Pension scheme fraud doubles in two years research finds

Over a third of pension schemes have reported experience of fraud in a 2015 survey conducted by audit firm RSM, more than double the proportion recorded in 2013.

The RSM Pensions Fraud Risk Report, published today, reveals that the proportion of schemes reporting experience of fraud has risen from 17 per cent in 2013 to 37 per cent in 2015.

The survey, carried out among 142 scheme trustees, secretaries and pension managers, collectively responsible for more than £40bn of members’ savings, took place in September 2015 following the introduction of the pensions freedom reforms in April 2015. 

For those respondents who have experienced fraud, transfers and other member transactions are the areas most often targeted by fraudsters. 

Almost 60 per cent of respondents said that pension scams pose the greatest threat and over half said they have identified requests for member transactions suspected of being scams.

The survey also points to worrying levels of ignorance and complacency among some pension trustees. Just over a quarter of trustee respondents do not know they themselves are responsible for fraud detection and prevention systems, and 40 per cent said they have not tested their internal controls within the past 12 months, in breach of The Pensions Regulator’s recommendations. 

Third-party administered schemes were found to have tested controls least regularly at the same time appearing to suffer the most fraud.

Ian Bell, RSM’s Head of Pensions said:

‘The pension freedoms introduced in April 2015 have transformed the pensions landscape for savers, but also created an environment in which fraudsters see an opportunity to prey on savers’ confusion by offering questionable investment opportunities.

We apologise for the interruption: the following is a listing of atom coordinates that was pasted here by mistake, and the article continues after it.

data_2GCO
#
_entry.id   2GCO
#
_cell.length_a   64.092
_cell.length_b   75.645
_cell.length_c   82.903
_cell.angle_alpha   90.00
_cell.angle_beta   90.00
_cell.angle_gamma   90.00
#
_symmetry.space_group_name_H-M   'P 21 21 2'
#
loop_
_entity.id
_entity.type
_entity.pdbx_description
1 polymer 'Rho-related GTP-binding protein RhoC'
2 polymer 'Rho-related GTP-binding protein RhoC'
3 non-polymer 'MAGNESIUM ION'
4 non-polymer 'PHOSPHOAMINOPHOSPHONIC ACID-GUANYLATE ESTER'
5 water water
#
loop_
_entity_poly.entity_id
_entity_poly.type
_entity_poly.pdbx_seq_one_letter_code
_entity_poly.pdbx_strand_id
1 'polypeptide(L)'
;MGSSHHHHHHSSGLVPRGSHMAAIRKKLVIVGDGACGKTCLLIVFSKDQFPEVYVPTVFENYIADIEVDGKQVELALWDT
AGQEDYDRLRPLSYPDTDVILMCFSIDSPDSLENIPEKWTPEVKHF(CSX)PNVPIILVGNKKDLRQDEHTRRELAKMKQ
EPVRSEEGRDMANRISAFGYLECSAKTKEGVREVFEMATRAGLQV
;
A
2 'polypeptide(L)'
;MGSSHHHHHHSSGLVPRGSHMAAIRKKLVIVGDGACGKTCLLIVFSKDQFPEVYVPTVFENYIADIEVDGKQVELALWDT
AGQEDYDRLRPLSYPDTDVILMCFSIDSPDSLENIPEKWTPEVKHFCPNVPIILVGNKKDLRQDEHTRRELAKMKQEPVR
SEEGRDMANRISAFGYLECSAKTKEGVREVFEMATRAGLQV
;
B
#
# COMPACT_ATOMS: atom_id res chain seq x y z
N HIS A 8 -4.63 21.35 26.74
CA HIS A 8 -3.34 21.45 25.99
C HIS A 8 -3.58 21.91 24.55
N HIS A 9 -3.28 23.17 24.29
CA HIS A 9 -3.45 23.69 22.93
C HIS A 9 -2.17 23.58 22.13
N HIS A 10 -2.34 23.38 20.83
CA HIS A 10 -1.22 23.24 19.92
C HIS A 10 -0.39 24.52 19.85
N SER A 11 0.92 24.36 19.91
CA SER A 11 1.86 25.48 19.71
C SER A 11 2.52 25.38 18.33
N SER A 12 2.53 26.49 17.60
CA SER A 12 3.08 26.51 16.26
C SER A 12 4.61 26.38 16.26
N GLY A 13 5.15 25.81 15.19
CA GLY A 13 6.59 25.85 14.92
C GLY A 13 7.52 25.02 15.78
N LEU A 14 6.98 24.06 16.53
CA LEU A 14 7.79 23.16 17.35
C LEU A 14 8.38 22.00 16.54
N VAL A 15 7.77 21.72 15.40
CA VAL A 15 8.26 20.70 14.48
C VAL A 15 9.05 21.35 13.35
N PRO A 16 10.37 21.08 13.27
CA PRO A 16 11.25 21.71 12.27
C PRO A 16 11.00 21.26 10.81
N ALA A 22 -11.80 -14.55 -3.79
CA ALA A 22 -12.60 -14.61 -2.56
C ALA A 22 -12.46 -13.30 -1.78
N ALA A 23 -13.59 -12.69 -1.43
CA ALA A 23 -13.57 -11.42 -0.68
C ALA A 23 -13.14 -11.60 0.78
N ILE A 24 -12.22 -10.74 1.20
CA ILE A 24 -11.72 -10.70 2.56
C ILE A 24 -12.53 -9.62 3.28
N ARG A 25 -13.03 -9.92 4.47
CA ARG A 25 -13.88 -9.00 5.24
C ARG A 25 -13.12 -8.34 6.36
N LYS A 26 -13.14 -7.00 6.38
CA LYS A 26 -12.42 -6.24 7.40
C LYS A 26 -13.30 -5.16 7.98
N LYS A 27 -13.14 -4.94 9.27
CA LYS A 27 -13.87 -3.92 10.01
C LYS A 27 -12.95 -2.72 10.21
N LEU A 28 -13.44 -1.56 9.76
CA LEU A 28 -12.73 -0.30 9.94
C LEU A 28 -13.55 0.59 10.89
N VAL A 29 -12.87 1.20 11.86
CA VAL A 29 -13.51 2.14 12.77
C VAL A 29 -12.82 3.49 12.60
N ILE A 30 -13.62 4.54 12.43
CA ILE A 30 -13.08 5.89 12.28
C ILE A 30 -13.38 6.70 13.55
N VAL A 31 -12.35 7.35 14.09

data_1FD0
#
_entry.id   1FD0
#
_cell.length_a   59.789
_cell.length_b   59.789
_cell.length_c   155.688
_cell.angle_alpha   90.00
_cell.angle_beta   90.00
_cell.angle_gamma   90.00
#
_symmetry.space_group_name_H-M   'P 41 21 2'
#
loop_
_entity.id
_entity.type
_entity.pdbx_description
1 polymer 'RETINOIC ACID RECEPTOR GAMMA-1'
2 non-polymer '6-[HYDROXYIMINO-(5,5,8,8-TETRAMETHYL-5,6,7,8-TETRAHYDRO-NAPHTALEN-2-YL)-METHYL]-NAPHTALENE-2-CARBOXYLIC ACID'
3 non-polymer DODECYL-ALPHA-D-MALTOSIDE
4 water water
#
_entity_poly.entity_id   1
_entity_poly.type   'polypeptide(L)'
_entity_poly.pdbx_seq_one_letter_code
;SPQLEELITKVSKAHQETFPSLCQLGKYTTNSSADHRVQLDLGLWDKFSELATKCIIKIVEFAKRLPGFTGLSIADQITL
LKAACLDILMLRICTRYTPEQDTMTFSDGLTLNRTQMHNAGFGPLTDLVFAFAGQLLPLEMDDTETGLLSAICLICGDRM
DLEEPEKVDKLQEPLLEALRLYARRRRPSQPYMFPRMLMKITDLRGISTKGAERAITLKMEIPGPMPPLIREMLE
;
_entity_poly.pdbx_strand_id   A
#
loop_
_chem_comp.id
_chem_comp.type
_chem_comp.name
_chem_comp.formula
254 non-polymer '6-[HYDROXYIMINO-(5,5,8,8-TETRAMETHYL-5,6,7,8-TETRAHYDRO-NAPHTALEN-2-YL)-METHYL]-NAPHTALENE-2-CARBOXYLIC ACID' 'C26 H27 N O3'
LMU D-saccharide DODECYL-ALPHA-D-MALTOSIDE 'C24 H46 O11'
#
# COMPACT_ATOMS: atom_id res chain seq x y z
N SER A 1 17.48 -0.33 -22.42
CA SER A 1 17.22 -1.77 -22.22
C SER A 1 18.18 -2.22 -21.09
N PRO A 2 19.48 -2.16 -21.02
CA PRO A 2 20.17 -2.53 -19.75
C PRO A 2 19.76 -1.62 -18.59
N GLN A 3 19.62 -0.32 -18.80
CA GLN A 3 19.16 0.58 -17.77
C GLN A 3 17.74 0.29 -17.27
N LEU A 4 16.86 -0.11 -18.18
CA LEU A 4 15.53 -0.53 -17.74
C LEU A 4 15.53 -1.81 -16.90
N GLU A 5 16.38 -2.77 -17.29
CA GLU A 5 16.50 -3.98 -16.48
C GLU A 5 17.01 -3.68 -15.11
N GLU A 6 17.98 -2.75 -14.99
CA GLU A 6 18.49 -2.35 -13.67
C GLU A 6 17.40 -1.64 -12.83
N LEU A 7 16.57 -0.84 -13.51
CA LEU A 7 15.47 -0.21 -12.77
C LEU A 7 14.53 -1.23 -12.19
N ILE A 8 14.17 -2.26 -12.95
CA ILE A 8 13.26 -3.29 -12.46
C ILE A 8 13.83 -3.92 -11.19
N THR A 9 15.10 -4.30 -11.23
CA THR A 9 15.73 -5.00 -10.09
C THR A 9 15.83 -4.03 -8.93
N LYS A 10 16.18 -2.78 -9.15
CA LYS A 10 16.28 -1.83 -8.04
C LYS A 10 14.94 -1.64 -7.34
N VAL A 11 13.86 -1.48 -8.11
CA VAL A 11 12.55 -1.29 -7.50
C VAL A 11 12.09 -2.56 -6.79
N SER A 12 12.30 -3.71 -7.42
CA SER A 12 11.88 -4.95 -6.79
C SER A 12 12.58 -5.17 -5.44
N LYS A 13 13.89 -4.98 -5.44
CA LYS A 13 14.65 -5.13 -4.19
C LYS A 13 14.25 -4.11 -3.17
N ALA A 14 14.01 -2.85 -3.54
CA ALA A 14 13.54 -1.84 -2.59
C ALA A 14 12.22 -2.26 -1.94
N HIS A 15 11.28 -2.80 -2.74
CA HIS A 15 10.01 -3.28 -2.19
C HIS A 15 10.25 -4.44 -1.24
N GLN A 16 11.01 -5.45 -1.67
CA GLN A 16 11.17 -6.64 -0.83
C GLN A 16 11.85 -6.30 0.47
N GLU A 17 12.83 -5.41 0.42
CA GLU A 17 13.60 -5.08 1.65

‘Clearly there is much to be done in terms of educating pensions savers, but schemes also have to share the responsibility. The reputation of the pensions industry has been tarnished by high profile frauds in the past and it is imperative that those responsible for safeguarding the lifetime savings of members must not allow this to happen again. Trustees need to recognise their responsibilities and act to ensure risks are kept to an absolute minimum.’ 

Commenting on the report, David Kirk, Chairman of the Fraud Advisory Panel said:

‘Never has the need been greater for pension scheme trustees, managers and administrators to take action to stem the rising tide of fraud within the sector. Yet the results from the latest RSM survey show that too many are still failing to properly recognise the responsibilities to manage the risk of fraud within their schemes. Fraud and cybercrime are now firmly part of everyday life and we must all play our part to protect ourselves, our organisation and our members from the threat. Nothing less than a concerted effort by both public and private sectors will do.’